The SRA has clearly not conducted a thorough data protection impact assessment (”DPIA”), nor for that matter has any law firm that has implemented the digital badge.  For smaller firms without a dedicated data protection team one could understand how it would be reasonable to rely on one’s regulator’s pronouncements, but for larger firms one would always expect that firm to undertake a DPIA, as did this firm. 

In doing so the consent issue ought to have been flagged as an absolute bar to its implementation and one would also expect many of the other issues raised in this note to have been identified as well.  Many firms will therefore have demonstrated a failure to not act independently, to question instructions and to have processed personal data unlawfully.  That will be between them and the ICO.

The SRA has entered into a contract with Yoshki Ltd which it is not disclosing but as a data controller to Yoshki’s presumed data processor role one assumes that the SRA is satisfied with that relationship and the legality of the processing undertaken by Yoshki (but see comment below about joint controller liability).

However, each subscribing law firm is being required to implement the digital badge (SRA Transparency Rules, 4.1): 

“An authorised body must display in a prominent place on its website … its SRA number and the SRA’s digital badge”. 

The SRA has confirmed that, in relation to this digital badge:

[i]n terms of a failure to display the badge once mandatory, our enforcement strategy and our transparency topic guide [apply]. Both outline the mitigating and aggravating factors we take into account where we identify noncompliance with our rules”.

Law firms can therefore expect the SRA to take enforcement action against non-compliant firms, even though the digital badge serves no more function or purpose than a static link to each firm’s details held by the SRA. 

The SRA has faced a great deal of criticism in the past for its overbearing attitude towards the profession.  It now requires an outcome based approach where the manner of compliance is for each firm to assess and implement.  How then can the SRA justify forcing firms to adopt a digital badge which, ultimately, achieves very little when there are so many other far more important things to worry about?

A very detailed analysis was sent by letter to the SRA at the end of January 2019, providing a very simple solution to the significant legal issues identified by this firm.  We recommended that the SRA assume full responsibility on behalf of the profession for the operation and functioning of the digital badge, though it would then be required to ensure that the scheme complied with data protection laws when implemented by firms.  There remains the issue of consent (see below) and the homepage location of the digital badge enabling code (which determines when personal data is transferred to Yoshki and possibly Google).

It refused to do so and has refused to indemnify this firm for damages or loss suffered as a result of any breaches of data protection laws arising out of its implementation.  In other words, the SRA lacks sufficient confidence in its own scheme to warrant its legality.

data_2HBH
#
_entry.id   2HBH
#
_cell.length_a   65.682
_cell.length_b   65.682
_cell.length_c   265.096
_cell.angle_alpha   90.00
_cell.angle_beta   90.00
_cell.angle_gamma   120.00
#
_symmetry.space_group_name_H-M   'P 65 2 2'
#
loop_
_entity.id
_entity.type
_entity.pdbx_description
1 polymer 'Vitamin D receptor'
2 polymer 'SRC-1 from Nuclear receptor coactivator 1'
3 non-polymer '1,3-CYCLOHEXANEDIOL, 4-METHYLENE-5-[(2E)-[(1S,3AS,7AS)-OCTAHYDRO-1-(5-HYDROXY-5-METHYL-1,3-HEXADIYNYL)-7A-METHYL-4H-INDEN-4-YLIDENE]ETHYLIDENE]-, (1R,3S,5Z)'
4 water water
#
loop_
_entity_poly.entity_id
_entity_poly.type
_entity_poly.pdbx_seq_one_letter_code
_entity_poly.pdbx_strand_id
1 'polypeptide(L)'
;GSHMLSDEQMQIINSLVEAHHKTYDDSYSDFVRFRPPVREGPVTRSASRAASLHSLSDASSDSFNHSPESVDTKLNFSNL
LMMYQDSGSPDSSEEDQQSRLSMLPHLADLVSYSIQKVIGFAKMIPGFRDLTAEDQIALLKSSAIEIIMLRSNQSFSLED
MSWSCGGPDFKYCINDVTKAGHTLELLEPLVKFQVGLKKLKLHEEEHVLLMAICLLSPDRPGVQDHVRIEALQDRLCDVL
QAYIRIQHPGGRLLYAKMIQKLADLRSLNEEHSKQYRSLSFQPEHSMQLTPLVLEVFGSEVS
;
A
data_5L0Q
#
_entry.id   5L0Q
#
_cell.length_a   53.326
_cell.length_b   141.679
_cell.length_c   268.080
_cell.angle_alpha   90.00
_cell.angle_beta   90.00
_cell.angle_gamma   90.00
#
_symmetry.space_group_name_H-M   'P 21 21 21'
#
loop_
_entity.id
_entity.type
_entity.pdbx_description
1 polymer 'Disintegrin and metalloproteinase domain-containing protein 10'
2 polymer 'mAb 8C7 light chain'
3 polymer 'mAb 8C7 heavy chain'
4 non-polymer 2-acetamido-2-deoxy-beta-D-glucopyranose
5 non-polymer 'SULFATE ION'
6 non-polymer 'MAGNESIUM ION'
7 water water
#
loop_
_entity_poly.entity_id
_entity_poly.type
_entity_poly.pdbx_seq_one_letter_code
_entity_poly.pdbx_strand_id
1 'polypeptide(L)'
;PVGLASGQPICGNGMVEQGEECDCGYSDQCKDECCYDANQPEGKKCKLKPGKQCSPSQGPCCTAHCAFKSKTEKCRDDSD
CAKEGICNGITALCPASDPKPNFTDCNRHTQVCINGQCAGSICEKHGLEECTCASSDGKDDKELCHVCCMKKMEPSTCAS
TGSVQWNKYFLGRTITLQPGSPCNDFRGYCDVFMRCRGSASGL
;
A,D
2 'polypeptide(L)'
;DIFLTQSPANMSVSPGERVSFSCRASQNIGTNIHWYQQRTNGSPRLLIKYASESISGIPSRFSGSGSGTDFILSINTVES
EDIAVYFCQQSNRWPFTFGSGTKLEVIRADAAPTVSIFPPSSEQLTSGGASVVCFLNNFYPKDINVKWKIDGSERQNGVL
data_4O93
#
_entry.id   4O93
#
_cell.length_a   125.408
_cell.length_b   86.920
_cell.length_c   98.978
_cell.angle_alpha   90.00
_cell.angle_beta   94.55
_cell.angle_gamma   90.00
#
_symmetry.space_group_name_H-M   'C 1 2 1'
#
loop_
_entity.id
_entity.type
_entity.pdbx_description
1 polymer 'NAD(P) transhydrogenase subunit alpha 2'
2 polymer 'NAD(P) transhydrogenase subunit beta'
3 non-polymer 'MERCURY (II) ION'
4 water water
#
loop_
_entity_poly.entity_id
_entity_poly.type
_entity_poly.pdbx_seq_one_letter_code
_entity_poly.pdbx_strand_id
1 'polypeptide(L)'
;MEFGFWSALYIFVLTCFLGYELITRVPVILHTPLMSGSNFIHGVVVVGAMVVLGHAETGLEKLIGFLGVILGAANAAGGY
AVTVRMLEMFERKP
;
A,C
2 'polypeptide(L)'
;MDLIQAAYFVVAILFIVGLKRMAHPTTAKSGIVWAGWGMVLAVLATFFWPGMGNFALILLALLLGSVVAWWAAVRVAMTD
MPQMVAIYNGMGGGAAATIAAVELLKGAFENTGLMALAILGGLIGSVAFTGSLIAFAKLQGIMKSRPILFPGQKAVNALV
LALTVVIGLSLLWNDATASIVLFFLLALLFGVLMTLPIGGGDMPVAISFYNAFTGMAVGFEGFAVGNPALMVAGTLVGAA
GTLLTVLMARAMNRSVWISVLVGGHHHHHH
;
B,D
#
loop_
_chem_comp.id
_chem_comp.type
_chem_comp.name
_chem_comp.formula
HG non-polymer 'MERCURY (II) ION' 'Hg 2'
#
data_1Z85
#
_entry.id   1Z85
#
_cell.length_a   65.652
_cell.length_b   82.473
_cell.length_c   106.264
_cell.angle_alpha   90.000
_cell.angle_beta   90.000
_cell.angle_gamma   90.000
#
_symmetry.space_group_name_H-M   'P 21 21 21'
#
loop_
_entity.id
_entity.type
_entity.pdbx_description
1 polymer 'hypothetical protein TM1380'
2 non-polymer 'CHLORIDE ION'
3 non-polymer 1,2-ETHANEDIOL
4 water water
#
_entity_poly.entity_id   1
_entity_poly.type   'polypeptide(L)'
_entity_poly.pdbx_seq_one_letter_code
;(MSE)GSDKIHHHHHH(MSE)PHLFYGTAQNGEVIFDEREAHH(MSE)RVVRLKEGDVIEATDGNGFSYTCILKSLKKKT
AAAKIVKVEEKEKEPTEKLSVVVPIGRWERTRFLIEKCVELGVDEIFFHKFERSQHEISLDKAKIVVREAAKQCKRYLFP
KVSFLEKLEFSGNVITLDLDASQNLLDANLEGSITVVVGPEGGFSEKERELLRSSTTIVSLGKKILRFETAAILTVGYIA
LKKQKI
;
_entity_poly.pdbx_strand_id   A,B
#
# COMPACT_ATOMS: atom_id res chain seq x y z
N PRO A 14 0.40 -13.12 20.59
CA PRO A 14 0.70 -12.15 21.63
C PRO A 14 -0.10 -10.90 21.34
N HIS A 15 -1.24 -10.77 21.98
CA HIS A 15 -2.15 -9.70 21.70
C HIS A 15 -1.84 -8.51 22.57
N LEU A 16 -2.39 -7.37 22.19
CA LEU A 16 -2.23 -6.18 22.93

The problem the SRA has is that it only considered its own interests, rights and obligations.  It has failed to not only conduct a proper data protection impact assessment but also to properly assess a key supplier, namely Yoshki Ltd’s public operations and terms, but, more importantly, has assumed that its compliance will make all law firms compliant.  Unfortunately, it does not. 

As the data controller responsible for our firm’s website we have to ensure that all processing of personal data is lawful, which includes taking responsibility for all links to third party websites and technologies. 

As the SRA will have nothing to do with this, it is up to each firm to assess the legality of this digital badge’s data collection and processing.  In doing so we have come the conclusion that Yoshki is either a joint data controller with this firm or it a data processor (or sub-processor) to this firm.  We are therefore responsible for all aspects of Yoshki’s processing of any personal data collected and processed as a result of the data transferred as part of the functioning of the digital badge.  This may also extend to Google's use of that data, but that is an unknown quantity and therefore would need further clarity.

There seems to be a distinct lack of transparency here on the part of the SRA.

Processing of personal data by Yoshki

The next step was to review Yoshki’s stated privacy terms, which was undertaken in January 2019 and reviewed again in October 2019.  

As stated above, as a joint data controller with Yoshki this firm is liable for whatever Yoshki does.  However, if it is a data processor to this this firm then we need to ensure that there is an appropriate contract between this firm and Yoshki regulating this (as per the GDPR, our standard light version of this running to 3 pages and a further schedule).